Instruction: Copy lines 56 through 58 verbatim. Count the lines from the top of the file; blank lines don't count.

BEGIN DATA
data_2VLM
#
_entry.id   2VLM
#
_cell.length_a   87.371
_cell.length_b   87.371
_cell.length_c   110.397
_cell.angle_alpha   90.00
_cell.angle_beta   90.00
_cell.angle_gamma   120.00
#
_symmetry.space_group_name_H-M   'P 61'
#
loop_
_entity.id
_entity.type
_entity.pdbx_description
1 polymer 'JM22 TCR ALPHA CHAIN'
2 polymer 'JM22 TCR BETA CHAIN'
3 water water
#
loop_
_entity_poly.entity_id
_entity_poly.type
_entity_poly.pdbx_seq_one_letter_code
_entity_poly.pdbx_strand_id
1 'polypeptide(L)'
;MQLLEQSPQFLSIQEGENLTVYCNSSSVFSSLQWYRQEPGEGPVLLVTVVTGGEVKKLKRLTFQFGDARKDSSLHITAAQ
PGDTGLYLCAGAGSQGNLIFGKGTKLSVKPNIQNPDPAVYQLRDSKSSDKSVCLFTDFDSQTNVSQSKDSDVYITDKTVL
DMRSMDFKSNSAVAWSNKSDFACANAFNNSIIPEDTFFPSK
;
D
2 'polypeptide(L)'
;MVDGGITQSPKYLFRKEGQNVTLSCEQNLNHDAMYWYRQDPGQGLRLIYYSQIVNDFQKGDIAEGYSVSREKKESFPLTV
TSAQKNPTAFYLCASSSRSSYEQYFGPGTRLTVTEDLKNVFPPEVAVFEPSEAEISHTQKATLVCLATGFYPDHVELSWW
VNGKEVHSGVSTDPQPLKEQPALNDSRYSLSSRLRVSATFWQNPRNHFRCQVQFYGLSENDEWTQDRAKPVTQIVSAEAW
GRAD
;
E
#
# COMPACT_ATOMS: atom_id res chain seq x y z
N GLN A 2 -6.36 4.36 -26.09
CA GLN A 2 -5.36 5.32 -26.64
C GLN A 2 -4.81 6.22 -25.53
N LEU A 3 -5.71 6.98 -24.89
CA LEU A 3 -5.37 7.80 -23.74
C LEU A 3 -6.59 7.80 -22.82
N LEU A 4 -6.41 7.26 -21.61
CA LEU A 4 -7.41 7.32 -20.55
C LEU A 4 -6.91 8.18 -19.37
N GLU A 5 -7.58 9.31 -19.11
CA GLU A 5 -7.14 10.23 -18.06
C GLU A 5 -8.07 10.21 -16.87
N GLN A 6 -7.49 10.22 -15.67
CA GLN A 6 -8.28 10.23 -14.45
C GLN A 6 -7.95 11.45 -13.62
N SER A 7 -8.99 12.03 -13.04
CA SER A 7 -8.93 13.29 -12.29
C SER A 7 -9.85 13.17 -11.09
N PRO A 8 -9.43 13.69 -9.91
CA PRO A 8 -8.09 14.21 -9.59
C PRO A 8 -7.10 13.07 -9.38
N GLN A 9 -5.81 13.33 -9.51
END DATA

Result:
C GLN A 6 -7.95 11.45 -13.62
N SER A 7 -8.99 12.03 -13.04
CA SER A 7 -8.93 13.29 -12.29